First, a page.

Katie O'Connor

  • May 31, 2017

    *This piece is part of the ACSblog Symposium: 2017 ACS National Convention. The symposium will consider topics featured at the three day convention, scheduled for June 8-10, 2017. Learn more about the Convention here

    by Katie O’Connor

    In a couple of critical ways, this decade has seen a recommitment and expansion of access to reproductive health care for all Americans. To start off the decade, in early 2010, President Obama signed the Affordable Care Act, drastically reducing the number of Americans without health insurance. Between 2013 and 2015, the proportion of 15-44 year old women who were uninsured in the country fell by 36 percent, largely as a result of the ACA’s Medicaid expansion and subsidized private coverage. Moreover, the ACA guaranteed full coverage of all FDA-approved contraceptives for women. All told, millions of women who might have struggled in the past to afford contraception (and other reproductive health care), or who might have gone without, now have access as long as the protections of the ACA remain in place.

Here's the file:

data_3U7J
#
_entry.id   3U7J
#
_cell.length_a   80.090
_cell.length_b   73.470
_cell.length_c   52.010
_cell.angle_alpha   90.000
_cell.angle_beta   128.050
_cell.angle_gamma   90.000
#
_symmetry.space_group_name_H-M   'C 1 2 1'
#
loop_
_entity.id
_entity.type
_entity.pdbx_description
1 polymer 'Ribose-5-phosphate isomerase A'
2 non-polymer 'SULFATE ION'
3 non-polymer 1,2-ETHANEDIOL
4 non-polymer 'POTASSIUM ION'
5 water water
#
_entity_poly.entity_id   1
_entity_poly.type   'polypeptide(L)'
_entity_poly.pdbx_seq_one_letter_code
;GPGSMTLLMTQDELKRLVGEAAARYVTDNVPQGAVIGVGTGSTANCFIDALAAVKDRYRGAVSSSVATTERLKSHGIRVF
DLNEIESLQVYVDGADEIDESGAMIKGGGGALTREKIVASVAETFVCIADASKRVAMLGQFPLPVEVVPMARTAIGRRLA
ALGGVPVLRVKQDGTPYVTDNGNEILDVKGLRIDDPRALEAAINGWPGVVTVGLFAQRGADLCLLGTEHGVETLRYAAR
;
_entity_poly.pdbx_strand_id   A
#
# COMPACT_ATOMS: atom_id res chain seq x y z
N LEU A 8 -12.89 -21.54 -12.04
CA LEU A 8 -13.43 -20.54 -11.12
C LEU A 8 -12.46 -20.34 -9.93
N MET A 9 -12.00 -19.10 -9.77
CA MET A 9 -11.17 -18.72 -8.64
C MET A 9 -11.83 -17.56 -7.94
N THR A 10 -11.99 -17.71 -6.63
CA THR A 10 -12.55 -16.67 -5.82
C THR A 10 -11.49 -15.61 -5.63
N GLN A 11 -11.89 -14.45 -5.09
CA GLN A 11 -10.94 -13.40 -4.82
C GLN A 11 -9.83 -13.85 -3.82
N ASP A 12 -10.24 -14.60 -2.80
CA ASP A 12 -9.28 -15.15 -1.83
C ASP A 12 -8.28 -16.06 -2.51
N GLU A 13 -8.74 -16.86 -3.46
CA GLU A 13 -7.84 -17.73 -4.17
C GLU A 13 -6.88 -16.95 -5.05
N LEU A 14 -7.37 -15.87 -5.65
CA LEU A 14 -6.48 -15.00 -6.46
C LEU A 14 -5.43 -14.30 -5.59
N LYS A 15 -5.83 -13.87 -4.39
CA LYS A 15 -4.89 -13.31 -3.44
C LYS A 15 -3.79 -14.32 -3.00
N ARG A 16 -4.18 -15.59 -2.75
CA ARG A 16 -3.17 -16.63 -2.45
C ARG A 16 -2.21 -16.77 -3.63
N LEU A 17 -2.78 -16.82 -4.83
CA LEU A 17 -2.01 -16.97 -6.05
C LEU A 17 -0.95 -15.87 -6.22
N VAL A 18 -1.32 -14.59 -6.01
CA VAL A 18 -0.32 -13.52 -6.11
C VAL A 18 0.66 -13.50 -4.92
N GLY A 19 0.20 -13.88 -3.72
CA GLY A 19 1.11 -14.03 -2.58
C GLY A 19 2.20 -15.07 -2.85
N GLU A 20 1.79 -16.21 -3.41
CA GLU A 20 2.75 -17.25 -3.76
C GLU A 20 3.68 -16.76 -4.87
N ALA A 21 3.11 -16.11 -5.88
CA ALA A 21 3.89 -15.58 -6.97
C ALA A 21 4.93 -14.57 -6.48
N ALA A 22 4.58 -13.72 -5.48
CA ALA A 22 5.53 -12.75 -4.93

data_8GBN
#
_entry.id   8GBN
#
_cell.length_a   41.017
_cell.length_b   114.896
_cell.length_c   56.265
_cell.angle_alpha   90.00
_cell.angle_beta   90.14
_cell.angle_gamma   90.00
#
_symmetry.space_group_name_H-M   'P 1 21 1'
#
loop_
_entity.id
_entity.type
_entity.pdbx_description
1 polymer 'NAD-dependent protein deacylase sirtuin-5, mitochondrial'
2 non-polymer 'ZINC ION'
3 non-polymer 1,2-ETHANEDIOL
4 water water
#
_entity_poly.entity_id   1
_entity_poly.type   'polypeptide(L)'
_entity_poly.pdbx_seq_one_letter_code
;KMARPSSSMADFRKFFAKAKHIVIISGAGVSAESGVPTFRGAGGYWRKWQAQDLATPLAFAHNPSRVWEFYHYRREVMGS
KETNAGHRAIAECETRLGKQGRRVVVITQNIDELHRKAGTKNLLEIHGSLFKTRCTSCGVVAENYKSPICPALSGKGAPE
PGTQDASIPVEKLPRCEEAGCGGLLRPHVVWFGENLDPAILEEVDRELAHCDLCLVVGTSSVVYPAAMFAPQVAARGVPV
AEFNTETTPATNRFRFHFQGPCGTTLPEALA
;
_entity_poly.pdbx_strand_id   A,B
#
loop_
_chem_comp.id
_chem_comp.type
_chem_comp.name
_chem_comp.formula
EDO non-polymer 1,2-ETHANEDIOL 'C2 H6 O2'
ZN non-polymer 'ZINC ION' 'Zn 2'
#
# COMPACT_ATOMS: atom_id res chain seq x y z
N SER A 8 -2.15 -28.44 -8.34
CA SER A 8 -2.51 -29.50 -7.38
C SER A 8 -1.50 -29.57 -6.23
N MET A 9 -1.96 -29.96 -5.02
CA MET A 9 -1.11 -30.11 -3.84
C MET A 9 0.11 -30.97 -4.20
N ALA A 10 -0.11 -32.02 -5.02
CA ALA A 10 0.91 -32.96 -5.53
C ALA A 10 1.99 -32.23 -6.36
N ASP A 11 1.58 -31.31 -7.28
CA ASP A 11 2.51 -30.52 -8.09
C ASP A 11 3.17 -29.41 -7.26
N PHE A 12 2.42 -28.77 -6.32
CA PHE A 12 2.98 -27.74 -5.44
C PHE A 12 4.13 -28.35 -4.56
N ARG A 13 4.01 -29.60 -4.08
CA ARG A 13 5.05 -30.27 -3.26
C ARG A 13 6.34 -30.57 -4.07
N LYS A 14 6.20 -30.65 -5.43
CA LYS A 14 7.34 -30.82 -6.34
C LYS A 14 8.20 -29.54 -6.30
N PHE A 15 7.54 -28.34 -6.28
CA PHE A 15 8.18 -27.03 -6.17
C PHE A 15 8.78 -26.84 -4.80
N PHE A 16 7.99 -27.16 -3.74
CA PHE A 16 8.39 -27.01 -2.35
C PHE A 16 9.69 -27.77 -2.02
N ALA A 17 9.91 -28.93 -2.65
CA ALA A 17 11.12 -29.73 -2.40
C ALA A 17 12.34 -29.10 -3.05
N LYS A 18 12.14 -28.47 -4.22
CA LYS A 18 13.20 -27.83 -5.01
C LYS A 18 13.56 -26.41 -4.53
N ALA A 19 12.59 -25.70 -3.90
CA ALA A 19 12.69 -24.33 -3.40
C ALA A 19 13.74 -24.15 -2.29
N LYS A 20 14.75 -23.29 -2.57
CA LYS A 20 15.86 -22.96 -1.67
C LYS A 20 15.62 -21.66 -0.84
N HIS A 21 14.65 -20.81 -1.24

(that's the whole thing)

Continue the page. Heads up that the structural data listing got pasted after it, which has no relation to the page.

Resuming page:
While the ACA put access to contraception and other reproductive health services within reach for many Americans, it failed to guarantee coverage for abortion and allowed states to ban abortion coverage in their ACA marketplace plans. Nevertheless, reproductive rights advocates found reason to celebrate a victory for the right to abortion in 2016. That year, in Whole Woman’s Health v. Hellerstedt, the Supreme Court forcefully reaffirmed the constitutional right to abortion and added teeth to the “undue burden” standard that was adopted two and a half decades ago. The case challenged two parts of Texas’s House Bill 2 – the “admitting privileges requirement,” which required abortion providers in the state to have admitting privileges at a nearby hospital, and the “surgical-center requirement,” which required abortion clinics to meet expensive and often unnecessary standards as ambulatory surgical centers. The two requirements, if allowed to go into full effect, would have forced over 75 percent of the state’s abortion facilities to close. In overturning the Fifth Circuit’s opinion upholding both provisions, the Court reiterated the undue burden standard from Planned Parenthood v. Casey and clarified that the standard requires a balancing of burdens and benefits. In assessing challenges to restrictions on abortion, courts must “consider the burdens a law imposes on abortion access together with the benefits those laws confer.” Moreover, the Court rejected the notion that “legislatures, and not courts, must resolve questions of medical uncertainty” and made clear that courts should consider evidence of a restriction’s medical benefits presented during judicial proceedings in addition to legislative findings, if any, in determining the restriction’s constitutionality. Whole Woman’s Health built upon existing precedent, reinforced the constitutional right to abortion and provided further guidance for courts considering restrictions on the right. In doing so, the Court dealt a blow to sham abortion restrictions that purport to make abortion safer but really just make it less accessible.